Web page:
His response: “Yeah, because when I was in Orangeville, everyone I played against was really good. They were all (future NCAA) Div. 1 players. I am not saying that B.C. is bad, only that it’s a lot different from that. I have been able to come in here and work on what I want.”
McKay has noticed what everyone else has.
“Before, he might have just stood on the outside, floating and then shooting a three,” begins McKay of Tomley, who will join former Walnut Grove guard Ty Rowell next season at Cap Baptist as the Lancers begin their first season at Div. 1. “He had the capabilities to do more, but he didn’t really have to with our team two years ago. This year, he not only scores, but he facilitates, too. And on top of that he’s our leading rebounder. Body-wise, he has gotten stronger as he’s gotten older. You notice that right away. He knows that to play at the next level, he needs to be able to do other things on the court and that if he doesn’t, he is just going to sit there and be trapped.”
ON BOOKER AND BAINS
Ask Tomley what a big goal is for him this season, and besides wanting to win the B.C. title, it’s extending his growing leadership abilities to insure that the Wildcats become tighter and tighter as a team.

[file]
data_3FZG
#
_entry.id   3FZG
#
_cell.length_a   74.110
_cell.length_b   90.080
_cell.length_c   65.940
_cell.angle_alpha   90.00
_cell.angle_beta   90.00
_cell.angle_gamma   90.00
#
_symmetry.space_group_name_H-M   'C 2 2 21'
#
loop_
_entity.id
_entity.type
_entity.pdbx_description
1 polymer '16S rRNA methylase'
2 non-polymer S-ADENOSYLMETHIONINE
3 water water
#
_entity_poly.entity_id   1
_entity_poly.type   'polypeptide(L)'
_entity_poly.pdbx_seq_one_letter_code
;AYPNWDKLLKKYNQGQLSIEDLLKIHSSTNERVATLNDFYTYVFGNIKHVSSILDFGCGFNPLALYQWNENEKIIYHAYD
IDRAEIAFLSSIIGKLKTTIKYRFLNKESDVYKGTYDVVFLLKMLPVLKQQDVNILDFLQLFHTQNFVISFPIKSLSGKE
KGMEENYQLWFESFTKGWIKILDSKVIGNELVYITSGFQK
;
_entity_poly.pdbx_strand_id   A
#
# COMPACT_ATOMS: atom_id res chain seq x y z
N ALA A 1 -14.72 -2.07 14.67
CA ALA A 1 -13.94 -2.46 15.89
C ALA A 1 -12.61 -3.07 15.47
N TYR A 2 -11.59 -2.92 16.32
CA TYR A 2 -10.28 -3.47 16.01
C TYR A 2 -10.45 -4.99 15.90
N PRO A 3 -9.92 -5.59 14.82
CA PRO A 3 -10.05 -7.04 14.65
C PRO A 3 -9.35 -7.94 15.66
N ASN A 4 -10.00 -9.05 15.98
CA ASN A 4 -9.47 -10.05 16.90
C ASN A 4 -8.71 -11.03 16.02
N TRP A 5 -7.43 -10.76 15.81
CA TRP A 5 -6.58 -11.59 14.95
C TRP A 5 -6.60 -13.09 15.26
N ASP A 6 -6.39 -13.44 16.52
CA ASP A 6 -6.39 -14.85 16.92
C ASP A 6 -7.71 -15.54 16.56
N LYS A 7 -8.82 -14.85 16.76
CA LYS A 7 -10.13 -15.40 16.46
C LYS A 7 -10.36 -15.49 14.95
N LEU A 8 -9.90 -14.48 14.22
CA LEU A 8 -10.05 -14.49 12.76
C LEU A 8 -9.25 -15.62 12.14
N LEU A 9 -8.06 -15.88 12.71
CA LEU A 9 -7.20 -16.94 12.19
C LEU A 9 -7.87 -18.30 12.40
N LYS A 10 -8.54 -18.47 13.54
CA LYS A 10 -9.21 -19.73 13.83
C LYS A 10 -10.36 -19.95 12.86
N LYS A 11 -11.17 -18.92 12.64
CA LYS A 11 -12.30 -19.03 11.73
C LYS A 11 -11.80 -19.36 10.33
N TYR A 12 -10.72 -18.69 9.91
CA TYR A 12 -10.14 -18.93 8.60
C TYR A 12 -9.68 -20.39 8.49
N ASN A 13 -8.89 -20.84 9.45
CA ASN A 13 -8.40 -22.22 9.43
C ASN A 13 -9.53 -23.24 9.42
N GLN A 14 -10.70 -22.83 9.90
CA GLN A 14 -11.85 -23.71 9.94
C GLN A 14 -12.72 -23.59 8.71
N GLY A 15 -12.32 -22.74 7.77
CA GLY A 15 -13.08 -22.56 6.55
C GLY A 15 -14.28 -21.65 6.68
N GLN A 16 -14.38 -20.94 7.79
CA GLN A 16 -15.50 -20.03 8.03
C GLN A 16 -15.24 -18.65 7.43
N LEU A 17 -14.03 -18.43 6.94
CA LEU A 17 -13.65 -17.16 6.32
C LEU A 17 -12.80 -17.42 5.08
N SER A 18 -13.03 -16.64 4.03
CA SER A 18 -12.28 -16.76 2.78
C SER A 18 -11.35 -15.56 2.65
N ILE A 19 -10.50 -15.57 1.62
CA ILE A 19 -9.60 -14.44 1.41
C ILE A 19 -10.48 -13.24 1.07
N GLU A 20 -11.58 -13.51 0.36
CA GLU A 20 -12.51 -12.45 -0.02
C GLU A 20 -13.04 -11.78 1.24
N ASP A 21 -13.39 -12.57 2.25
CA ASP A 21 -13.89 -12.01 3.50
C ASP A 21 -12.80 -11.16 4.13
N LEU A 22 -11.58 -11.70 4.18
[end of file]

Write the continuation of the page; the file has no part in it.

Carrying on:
To that end, there is pride in his voice when he talks about his teammates.
“I can score when I want, but I want Jeevan (Sidhu) and Josiah (Lal) and the guys on the bench to be able to come in and produce as well,” he says, referencing a pair of the team’s 6-foot-6 forwards, who are key along with the likes of last season’s leading scorer Akash Dhaliwal and three-point shooter Preet Kailey. “The big thing me is to be a better leader.”
Ask Tomley who has inspired him, and he looks back to his younger days within the Tamanawis program, as well as to the present-day NBA.
“I think Sukhjot is the first guy I looked up to,” Tomley says of Sukhjot Bains, the 6-foot-6 guard currently playing his first D1 season as a junior with Wisconsin-Green Bay where he is averaging 17 minutes per game with the Phoenix.
“I was in Grade 8 when he was in Grade 12 (and Tamanawis lost in the 2014 AAA B.C. Final Four) and I got to sit on the bench,” remembers Tomley. “I got to play 20 seconds that season at the LEC against Mouat.”
His other inspiration?
There’s a local connection there as well.
“I love to watch the NBA and Devin Booker is a player I really look up to,” Tomley says of the 21-year-old Phoenix Suns scoring machine who is coached by ex-Simon Fraser player and coach Jay Triano. “I think my game is a lot like his, so I have tried to model myself after him a bit.”
Sure, playing the comparison game at any level can be a little dangerous, and it can be a little unfair.
But when you’re talking about that select handful of B.C.’s most impactful high school players ever, you do a disservice by limiting potential.
And thus, when the topic turns to Miguel Tomley, it’s OK to think big.
He is, and he won’t ever stop chasing his dreams.